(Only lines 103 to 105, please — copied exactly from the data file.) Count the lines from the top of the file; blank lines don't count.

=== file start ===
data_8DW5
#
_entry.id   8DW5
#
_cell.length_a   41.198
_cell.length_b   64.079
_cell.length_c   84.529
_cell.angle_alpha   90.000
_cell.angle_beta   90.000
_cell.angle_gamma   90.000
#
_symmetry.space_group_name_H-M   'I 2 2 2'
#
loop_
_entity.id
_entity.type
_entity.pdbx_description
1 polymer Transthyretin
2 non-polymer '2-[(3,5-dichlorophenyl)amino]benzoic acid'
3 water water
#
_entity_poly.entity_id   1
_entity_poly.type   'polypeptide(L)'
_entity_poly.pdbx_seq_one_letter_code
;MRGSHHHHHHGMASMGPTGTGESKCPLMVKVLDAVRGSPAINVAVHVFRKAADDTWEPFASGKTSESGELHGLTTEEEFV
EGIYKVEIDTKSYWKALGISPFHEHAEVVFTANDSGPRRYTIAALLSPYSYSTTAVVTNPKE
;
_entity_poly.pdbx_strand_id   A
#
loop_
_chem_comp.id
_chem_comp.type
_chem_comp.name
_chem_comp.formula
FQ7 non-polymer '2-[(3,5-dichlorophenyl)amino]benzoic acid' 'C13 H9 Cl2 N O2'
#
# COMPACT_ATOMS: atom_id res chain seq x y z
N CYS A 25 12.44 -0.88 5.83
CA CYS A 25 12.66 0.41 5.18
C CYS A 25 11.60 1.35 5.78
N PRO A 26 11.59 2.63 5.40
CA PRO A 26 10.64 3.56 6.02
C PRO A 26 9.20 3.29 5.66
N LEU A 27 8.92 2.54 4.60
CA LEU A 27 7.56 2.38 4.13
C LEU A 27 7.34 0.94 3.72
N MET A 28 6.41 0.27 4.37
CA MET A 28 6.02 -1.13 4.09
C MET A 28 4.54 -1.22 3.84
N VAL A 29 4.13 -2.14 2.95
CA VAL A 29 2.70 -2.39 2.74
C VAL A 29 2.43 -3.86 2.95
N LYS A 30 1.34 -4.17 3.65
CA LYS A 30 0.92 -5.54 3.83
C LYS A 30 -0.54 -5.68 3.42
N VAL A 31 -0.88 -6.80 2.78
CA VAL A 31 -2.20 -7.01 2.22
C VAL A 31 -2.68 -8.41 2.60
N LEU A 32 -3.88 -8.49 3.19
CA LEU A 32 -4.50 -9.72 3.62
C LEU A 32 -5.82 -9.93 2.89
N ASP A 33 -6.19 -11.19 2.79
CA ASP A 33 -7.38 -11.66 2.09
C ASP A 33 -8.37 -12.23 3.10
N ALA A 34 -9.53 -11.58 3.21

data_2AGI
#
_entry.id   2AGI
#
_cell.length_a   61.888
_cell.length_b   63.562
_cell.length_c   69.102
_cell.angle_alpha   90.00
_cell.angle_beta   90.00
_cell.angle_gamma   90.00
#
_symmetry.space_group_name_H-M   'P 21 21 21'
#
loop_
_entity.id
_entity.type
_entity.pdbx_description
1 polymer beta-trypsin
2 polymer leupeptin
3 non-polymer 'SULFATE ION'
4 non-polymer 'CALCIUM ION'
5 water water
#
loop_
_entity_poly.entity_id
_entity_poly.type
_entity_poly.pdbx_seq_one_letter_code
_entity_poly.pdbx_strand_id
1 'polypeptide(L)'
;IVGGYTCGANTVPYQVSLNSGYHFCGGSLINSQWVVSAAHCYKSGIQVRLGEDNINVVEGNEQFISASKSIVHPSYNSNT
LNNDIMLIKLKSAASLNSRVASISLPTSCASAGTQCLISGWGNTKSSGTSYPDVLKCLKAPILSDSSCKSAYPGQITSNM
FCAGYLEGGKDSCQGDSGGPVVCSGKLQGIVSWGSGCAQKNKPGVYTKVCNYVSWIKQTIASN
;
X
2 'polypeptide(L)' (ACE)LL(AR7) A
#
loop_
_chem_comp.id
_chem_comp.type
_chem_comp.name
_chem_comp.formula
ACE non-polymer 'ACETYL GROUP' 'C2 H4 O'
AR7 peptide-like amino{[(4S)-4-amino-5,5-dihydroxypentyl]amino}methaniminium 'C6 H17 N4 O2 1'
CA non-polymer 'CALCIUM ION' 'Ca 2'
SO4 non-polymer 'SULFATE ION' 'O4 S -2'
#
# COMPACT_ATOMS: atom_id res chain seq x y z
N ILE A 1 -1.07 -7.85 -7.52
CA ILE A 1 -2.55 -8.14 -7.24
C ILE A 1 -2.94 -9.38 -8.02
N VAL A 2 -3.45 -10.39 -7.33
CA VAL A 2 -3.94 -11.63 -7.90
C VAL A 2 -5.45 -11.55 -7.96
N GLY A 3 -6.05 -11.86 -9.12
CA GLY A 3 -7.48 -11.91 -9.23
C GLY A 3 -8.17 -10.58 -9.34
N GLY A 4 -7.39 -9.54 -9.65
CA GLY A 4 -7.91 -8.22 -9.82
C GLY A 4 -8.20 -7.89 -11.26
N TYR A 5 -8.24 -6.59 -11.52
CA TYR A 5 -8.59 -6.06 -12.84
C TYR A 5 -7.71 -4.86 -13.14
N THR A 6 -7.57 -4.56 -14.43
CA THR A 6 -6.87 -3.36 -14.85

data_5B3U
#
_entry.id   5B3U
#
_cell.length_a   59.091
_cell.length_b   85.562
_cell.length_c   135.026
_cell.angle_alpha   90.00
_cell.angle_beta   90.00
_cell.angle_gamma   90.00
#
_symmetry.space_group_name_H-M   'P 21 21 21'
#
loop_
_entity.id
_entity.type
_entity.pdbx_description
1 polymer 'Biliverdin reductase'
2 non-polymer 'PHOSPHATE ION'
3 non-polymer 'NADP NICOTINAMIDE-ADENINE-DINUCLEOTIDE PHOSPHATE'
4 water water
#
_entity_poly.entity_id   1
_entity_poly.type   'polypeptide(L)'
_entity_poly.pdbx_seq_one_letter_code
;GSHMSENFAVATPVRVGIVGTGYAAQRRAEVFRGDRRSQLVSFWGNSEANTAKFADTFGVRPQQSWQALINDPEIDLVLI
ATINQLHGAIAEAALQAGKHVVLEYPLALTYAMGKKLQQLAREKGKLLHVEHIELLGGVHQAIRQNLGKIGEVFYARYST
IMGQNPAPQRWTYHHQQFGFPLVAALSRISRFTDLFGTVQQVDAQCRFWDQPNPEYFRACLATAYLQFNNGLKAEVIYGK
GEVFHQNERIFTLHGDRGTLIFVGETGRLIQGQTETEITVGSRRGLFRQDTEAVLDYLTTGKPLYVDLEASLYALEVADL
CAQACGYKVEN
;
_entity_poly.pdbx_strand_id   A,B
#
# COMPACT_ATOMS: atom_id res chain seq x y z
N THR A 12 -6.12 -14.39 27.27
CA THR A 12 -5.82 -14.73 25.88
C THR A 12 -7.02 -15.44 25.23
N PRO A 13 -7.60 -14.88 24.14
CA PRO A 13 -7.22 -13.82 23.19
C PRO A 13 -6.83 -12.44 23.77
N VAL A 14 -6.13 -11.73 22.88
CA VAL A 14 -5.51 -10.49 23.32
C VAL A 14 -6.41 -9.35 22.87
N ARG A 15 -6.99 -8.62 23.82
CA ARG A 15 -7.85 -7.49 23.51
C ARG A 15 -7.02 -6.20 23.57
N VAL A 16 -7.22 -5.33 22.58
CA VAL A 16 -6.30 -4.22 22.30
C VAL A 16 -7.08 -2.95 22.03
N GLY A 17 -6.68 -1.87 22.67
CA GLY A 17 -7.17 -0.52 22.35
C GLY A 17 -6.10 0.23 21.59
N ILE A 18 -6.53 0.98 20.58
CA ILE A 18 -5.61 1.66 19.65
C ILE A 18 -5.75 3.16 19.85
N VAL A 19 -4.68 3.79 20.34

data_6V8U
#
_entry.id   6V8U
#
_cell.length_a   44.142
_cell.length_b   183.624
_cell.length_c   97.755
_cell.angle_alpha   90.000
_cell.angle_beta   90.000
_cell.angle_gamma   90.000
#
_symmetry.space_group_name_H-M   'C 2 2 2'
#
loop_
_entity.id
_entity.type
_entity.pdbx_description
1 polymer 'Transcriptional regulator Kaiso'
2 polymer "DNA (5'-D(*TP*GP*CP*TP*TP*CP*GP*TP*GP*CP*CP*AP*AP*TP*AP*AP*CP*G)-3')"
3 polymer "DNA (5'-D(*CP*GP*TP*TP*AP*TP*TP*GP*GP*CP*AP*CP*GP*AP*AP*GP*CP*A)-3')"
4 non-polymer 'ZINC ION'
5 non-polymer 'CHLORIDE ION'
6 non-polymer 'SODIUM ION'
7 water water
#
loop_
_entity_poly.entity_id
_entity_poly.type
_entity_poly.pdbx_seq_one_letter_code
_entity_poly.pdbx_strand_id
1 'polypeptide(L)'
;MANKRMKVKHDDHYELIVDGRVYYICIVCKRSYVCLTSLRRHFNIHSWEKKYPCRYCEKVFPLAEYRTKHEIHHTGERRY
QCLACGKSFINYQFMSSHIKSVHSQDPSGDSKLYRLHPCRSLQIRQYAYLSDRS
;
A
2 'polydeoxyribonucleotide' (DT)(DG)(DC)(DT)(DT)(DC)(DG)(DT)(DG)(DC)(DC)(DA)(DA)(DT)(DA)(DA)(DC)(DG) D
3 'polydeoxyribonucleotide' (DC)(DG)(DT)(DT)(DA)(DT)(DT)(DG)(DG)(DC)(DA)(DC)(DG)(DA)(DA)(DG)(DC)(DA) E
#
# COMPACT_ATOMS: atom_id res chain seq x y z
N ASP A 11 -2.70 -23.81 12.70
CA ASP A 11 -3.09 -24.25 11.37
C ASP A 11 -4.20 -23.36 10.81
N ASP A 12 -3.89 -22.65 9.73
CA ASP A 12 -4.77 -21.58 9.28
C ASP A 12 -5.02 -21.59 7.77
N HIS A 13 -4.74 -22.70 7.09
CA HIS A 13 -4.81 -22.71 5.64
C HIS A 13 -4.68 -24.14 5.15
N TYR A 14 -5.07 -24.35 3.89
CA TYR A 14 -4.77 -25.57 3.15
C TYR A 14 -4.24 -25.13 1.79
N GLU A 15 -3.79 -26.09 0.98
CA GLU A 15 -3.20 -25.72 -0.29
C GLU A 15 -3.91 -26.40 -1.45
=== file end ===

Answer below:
_chem_comp.id
_chem_comp.type
_chem_comp.name